12h
comment In Russian, you can express a dialog without starting a new paragraph each time. Can you do something similar in English?
Don't let an occasional downvote upset or discourage you from asking questions. Sometimes people downvote to "disagree" with the expressed sentiment or something like that. I think this is a good question, but perhaps not suited for ELL. I'd understand if someone downvoted because this isn't really about the English language, but a style detail.
15h
comment In Russian, you can express a dialog without starting a new paragraph each time. Can you do something similar in English?
This isn't about learning English; it's style / writing advice. The problem with what you suggest, of course, is that if you introduce a bit of description in between the replies, and then continue the same person's speech without mentioning their name again (because that's what you now have to do, or at least indicate in text the same person is continuing to speak), no one will know anymore who's talking. The most annoying books I've read have been those where I had to deduce from some hint in the ensuing description whose line that was or, worse, when I had to count lines and start over.
16h
comment what does “ to finish doing something” mean exactly?
I'm done repairing my car can be said (especially if you continue with ...I just can't get it to work) with the opposite meaning, if I'm not mistaken. Would the sentence I've finished working on my car necessarily bear the interpretation laid out in the answer above? If it's possible to continue it with I just can't get it to work, another interpretation is possible.
1d
comment Use of 'of' in “of what a bond that would have been, of how much it would have meant to him”
Is it really normal to say I imagined of how much it would've meant to him? Is this literary usage? I normally hear I imagined how much..., without an of.
1d
answered Question about “in the game” used in this sentence
1d
comment Is 'lay lady lay' grammatical?
Longman labels it as spoken English in this meaning, and says "...some people consider this use to be incorrect".
1d
answered Word for craving a drug
1d
comment Don't use correct grammar topic
Expose yourself to English more by reading books in English, watching movies, etc. Also, find a textbook on English grammar with exercises. Books written by a guy named Murphy are popular.
2d
comment meaning of the word 'off' as in come off, go off, get off, climb off?
I might be mistaken, but go off and climb off don't have any sexual meaning, and neither does the idiom come off (at least not nowadays, I don't think?). Get off is also not exclusively used in this meaning.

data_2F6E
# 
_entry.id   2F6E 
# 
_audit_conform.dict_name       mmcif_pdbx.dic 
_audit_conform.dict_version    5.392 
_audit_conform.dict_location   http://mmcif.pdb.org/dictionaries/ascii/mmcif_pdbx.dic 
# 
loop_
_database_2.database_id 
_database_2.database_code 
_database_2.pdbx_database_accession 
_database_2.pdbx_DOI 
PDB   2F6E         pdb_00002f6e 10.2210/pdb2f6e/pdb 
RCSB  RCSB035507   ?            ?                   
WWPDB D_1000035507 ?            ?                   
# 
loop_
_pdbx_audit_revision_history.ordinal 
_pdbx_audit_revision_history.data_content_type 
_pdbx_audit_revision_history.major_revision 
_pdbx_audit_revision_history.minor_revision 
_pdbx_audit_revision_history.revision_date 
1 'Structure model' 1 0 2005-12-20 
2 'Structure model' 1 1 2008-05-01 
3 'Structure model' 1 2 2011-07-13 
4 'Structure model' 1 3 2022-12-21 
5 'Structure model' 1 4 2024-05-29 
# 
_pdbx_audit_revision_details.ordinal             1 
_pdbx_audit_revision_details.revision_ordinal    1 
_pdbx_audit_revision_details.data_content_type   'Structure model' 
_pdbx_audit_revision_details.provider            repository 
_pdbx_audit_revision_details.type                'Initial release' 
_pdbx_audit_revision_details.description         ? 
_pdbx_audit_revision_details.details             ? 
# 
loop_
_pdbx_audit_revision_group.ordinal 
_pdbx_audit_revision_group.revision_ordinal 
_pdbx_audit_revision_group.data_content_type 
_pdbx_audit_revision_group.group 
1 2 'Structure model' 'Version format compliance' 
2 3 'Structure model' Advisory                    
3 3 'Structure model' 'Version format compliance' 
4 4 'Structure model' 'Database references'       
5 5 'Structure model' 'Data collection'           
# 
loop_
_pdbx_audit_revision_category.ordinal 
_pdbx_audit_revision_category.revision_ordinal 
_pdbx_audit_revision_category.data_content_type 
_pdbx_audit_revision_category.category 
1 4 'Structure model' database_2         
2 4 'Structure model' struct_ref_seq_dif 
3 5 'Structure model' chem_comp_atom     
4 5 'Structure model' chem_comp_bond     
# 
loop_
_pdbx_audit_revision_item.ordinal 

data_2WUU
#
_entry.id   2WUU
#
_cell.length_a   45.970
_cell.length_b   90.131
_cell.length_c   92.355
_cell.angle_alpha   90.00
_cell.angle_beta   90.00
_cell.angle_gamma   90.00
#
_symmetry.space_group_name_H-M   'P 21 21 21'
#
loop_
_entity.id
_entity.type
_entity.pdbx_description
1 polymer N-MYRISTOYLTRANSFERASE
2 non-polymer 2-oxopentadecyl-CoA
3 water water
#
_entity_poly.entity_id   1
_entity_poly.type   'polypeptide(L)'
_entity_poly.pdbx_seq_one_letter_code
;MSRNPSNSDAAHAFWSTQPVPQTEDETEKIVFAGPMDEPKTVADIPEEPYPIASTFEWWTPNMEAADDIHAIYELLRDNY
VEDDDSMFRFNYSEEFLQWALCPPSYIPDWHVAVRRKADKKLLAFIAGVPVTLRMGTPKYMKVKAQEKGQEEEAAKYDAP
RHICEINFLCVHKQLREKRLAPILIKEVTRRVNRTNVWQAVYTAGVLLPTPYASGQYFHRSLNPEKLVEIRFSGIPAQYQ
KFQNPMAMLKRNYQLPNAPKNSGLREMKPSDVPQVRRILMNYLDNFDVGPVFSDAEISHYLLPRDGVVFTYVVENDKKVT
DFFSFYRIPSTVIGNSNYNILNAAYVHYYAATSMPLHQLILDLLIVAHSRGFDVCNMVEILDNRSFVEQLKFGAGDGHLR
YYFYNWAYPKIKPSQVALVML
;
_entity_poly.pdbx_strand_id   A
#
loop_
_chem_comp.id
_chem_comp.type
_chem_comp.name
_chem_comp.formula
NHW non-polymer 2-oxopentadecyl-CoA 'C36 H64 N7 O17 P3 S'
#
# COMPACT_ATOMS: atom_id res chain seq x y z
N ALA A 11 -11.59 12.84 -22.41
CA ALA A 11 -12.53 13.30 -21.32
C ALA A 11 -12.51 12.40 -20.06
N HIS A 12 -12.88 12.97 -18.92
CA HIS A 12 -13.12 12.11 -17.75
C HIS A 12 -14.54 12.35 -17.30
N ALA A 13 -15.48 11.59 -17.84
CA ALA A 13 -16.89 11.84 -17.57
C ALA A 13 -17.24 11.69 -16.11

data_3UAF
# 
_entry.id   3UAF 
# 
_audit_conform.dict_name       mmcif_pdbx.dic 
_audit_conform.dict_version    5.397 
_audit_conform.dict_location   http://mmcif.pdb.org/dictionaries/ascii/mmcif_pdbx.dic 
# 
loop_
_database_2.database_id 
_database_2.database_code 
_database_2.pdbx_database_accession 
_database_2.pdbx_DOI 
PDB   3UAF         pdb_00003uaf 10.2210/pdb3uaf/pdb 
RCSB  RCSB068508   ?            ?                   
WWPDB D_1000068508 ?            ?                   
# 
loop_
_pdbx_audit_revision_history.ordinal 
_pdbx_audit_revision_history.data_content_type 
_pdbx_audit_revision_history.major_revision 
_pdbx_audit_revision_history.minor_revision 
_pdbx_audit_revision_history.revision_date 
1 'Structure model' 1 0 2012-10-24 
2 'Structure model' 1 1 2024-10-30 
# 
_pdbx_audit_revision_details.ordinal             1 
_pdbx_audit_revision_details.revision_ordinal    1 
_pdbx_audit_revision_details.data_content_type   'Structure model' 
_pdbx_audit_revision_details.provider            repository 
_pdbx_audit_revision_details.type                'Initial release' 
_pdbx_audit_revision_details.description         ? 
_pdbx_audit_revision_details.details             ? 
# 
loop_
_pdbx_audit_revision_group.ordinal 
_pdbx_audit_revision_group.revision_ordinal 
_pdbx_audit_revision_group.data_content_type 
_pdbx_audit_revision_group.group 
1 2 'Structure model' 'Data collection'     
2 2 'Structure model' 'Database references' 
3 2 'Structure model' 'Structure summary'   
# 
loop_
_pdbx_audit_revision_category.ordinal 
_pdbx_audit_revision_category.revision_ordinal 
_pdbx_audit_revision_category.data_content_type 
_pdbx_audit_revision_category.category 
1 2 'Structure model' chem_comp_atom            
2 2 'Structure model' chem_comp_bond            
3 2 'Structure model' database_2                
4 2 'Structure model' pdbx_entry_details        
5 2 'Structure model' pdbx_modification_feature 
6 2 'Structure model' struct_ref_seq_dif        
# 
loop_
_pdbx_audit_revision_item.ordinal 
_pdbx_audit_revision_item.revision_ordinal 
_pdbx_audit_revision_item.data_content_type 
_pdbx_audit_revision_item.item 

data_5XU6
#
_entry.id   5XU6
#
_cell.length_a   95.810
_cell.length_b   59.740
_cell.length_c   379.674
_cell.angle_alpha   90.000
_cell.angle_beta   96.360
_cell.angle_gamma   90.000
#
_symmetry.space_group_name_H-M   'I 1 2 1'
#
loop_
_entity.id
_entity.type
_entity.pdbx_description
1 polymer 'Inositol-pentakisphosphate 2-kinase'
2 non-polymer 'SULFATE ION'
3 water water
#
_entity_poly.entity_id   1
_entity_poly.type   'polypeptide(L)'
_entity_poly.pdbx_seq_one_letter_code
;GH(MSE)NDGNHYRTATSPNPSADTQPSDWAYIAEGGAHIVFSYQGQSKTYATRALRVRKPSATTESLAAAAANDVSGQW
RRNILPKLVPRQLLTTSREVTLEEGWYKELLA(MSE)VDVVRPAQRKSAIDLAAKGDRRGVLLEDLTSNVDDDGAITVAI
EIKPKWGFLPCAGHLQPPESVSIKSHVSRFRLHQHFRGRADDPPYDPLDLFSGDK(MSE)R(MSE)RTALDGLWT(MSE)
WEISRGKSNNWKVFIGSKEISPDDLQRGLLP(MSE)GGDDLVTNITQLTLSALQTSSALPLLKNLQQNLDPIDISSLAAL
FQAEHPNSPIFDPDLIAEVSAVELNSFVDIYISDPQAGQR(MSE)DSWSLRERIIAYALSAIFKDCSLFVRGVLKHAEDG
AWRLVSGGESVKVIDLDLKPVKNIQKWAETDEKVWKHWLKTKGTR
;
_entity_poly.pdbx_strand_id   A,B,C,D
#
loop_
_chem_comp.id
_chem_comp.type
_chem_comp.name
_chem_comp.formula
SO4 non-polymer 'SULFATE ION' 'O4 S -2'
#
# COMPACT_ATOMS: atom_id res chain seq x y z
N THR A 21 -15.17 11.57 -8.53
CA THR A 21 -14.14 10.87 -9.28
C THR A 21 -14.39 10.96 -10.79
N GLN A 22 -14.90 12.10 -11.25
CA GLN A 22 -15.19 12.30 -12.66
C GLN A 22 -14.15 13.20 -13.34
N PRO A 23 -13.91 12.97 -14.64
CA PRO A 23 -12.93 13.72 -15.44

Nov
15
comment Do they say 'a vertical of authority' in English (like, from a top boss to a lowest subordinate)?
I'm not a native speaker of English, but chain of command, together with whatever sort of operations may be performed on it (tightening, loosening, strengthening, establishing), sounds perfectly fine to my ears. It's a common phrase in English, really. My conclusion is therefore that you are, will all due respect, out of your depth here when you claim this phrase "sounds translated" to you.
Nov
15
comment Do they say 'a vertical of authority' in English (like, from a top boss to a lowest subordinate)?
@SergeyZolotarev We don't normally do crossword puzzles here, so please refrain from framing your questions / further requests in that direction. In general, a one-to-one correspondence between the source and target languages needn't exist in terms of vocabulary, and the same is true for word count. I don't know if you've noticed, but English, unlike Russian, has articles, and is quite understaffed in the cases department, so in the five-word phrase tighten the chain of command, the definite article is used, as well as of, denoting belonging, neither of which yields extra words in Russian.
Nov
15
comment My question is about names of the institution where in some new words are coined and used?
Oh, you're asking us to label such a coining. Well, I'd just call it a name, haha. They made up a name. This would otherwise be called a compound (and the process compounding) because speak and well are already words in their own right (this isn't a very accurate definition). Also, the words have been concatenated (made into a chain) into a single orthographic unit.
Nov
13
comment The main differences between Simple Past and Present Perfect
Possible duplicate of Canonical Post #2: What is the perfect, and how should I use it?
Nov
13
revised Which sentence/question is right?
edited body
Nov
12
comment What does “the very” expression mean?
See thefreedictionary.com/very and try to find the matching/fitting definition/usage.
Nov
12
comment What does the phrase “edges the fabric” mean here?
I assume it's the second definition of the verb here: "put a border or edge on" or "act as or be an edge of".
Nov
12
comment What is the difference between “This is” and “Here is”?
Can you give us a sentence where you'd like to use one of these?
Nov
12
comment My question is about names of the institution where in some new words are coined and used?
If, as you say, those are names, then it's fine. With names, anything goes. It's not clear what you mean by your last sentence: label such usage as what?
Nov
12
comment What is the difference between “myself vs i myself do.”?
@AIQ I imagined it as a way of saying I'll eat, too, with an emphasis on I. It's similar to the second example. Well, I'll be eating myself, so we might as well do it together.
Nov
12
comment What is the difference between “myself vs i myself do.”?
@AIQ I'm not sure that's the only way to interpret it.